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Accident in Bangladesh leads to death of schoolboys

Over 40 children have died in Bangladesh on their way home from a football tournament.

The children, aged between 8-12, were being transported back from the tournament in a cargo truck. Such vehicles are commonly hired in Bangladesh to carry large groups to festivals and celebrations. At least 60 schoolboys were on the truck. Eye witnesses spoke of them singing and dancing on board as they were being taken home. Travelling in the Chittagong district, over 200km south-east of the capital Dhaka, the truck is believed to have skidded off the muddy road, turning over as it plunged into a ditch. The number of the dead is still unconfirmed and survivors have been taken to a nearby hospital, where at least 10 children are thought to be in a critical condition.

Worldwide, road traffic injuries are the leading cause of death among children aged 10-19 years. And in Bangladesh, the problem is particularly acute, since many roads are ill-designed and poorly serviced and traffic laws rarely enforced. According to the most recent ‘World Report on Child Injury Prevention’ published by the World Health Organisation and UNICEF, traffic injuries account for nearly 40 per cent of all deaths among children aged 10-14 years in Bangladesh. They are also the second most common cause of injury deaths among children under 10 and make up 14 per cent of deaths in those aged 15-17 years.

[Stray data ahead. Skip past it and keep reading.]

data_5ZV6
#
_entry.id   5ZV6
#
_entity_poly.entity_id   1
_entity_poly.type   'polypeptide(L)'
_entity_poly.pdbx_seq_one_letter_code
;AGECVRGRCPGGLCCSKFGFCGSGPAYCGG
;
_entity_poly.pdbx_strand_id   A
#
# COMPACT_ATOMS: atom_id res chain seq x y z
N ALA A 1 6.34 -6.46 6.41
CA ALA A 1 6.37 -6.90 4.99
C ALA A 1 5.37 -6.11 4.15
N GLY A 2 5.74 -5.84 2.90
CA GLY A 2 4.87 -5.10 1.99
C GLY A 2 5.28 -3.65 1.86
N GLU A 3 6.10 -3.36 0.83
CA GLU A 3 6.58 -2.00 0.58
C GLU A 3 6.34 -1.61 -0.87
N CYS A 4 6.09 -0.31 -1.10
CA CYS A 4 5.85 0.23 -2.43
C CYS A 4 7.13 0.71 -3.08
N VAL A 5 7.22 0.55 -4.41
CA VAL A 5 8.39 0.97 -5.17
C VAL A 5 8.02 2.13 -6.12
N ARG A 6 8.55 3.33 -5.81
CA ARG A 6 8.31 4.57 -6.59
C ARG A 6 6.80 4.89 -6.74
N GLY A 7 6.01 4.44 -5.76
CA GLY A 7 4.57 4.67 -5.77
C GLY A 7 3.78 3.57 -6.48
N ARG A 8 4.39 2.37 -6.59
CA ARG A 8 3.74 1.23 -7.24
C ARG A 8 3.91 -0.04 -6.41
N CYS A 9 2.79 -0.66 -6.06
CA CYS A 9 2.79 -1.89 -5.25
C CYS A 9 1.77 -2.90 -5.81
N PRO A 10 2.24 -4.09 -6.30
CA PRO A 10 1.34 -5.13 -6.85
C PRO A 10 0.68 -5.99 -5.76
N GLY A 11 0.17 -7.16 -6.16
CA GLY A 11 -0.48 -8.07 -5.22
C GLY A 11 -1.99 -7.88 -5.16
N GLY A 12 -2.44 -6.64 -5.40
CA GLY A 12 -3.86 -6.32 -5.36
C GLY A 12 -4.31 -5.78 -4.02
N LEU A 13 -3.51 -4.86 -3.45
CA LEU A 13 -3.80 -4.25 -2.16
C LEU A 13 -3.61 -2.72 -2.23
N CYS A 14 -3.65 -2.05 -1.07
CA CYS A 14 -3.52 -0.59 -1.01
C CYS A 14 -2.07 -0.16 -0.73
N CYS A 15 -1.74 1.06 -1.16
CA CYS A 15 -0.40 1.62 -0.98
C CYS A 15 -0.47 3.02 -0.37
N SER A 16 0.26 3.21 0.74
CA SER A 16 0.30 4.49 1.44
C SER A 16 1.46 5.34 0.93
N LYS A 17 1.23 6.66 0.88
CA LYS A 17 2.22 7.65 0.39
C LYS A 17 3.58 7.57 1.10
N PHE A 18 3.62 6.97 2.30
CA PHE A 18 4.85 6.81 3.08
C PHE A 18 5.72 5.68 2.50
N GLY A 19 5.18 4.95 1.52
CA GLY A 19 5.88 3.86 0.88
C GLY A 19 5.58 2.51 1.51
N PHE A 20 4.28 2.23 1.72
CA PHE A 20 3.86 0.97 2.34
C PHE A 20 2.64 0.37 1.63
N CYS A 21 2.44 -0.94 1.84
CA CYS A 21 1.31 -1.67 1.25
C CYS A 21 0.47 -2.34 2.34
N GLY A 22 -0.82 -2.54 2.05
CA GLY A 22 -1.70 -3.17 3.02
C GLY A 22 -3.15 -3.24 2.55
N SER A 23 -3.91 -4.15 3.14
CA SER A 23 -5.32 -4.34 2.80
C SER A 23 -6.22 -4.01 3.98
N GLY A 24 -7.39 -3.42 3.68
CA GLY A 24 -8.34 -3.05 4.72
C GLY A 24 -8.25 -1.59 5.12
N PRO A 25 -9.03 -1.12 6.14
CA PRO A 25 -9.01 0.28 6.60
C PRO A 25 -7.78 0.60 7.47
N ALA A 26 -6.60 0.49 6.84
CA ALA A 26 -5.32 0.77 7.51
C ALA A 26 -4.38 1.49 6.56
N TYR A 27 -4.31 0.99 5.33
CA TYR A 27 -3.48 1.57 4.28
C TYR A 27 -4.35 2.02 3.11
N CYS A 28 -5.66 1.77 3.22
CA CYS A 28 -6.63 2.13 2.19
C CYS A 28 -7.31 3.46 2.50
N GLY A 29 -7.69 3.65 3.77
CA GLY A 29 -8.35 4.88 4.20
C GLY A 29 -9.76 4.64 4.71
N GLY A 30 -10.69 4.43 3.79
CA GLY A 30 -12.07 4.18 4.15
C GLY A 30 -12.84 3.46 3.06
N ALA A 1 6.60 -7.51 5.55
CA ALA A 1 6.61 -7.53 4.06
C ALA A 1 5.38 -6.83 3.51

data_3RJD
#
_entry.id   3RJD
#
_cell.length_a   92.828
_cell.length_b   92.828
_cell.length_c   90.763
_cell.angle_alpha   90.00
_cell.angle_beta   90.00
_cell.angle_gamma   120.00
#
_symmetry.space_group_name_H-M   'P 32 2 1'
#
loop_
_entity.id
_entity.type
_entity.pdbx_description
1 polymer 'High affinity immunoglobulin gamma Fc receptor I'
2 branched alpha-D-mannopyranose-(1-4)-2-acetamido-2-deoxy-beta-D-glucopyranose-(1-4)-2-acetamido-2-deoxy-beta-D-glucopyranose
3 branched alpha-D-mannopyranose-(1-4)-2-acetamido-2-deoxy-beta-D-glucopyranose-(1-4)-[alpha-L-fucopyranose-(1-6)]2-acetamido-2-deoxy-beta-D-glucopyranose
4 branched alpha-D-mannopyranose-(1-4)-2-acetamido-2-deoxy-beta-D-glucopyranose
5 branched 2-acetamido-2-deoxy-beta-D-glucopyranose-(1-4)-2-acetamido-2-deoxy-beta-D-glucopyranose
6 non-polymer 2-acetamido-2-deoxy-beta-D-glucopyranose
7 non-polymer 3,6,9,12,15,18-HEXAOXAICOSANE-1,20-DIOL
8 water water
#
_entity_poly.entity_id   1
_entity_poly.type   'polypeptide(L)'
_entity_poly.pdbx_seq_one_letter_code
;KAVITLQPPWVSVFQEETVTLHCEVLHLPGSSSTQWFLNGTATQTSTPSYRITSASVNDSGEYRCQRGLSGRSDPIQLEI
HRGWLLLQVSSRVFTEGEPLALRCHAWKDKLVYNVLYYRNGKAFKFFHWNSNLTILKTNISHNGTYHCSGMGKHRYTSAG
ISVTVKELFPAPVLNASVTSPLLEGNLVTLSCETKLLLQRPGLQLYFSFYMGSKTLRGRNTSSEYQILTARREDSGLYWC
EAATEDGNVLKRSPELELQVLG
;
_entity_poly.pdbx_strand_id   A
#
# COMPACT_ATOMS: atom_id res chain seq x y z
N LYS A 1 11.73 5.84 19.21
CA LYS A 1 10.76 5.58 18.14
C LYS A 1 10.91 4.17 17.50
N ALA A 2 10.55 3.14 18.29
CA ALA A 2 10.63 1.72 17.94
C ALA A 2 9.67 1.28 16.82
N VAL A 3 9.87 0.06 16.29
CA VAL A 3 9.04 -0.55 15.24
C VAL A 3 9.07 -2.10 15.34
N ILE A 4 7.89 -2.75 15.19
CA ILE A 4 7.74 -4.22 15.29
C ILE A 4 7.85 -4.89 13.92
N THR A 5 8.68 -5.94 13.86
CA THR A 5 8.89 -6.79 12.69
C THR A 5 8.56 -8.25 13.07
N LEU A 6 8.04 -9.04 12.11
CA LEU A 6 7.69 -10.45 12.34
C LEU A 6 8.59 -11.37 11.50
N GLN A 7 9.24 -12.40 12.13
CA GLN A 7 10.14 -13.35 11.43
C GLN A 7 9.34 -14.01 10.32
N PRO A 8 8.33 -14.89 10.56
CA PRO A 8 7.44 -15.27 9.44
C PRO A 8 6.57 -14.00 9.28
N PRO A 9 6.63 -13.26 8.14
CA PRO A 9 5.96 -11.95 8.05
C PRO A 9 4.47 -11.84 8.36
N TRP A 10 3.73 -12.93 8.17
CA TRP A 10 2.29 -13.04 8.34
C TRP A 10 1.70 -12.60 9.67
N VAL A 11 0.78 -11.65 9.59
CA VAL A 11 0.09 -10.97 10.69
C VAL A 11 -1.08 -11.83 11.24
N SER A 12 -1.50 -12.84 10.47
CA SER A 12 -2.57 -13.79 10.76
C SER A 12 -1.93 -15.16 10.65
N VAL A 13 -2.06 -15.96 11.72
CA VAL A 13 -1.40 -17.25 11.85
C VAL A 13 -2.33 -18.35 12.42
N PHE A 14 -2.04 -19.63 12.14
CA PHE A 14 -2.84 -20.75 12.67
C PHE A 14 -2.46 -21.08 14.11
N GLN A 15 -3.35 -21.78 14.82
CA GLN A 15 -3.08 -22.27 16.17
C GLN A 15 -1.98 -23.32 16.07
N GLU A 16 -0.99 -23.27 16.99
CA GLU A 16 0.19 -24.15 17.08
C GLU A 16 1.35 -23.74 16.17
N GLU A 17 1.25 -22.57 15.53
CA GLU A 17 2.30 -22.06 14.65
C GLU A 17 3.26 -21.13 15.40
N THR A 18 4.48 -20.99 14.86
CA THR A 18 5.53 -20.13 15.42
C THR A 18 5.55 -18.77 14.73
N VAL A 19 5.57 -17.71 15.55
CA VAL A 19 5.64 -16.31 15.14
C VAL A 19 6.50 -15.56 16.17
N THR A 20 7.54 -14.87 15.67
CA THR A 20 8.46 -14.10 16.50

Children are more susceptible to injury and death in traffic accidents because of their smaller height and less developed physical characteristics. Compared to the impact of a crash on an adult, a child’s head, chest, abdomen and limbs are all physically more vulnerable because of their relative softness and immature state. Though few studies have been carried out on the risk to children involved in heavy vehicle crashes, unsafe buses and unsuitable transport vehicles are frequently involved in major crashes involving children in low- and middle-income countries.

In the Guardian’s report on the accident in Bangladesh, troops were said to have joined rescue teams and doctors who went from nearby towns to treat the schoolboy survivors. However, the paper reported that local residents were angered by how long it took experienced rescuers to arrive on the scene. Surveys conducted in Asia have frequently highlighted the fact that numerous people die from injuries in road traffic accidents because they do not receive prompt medical care. And in this tragic accident in Bangladesh, any delay in the injured children receiving emergency medical care may well have added to the death toll.

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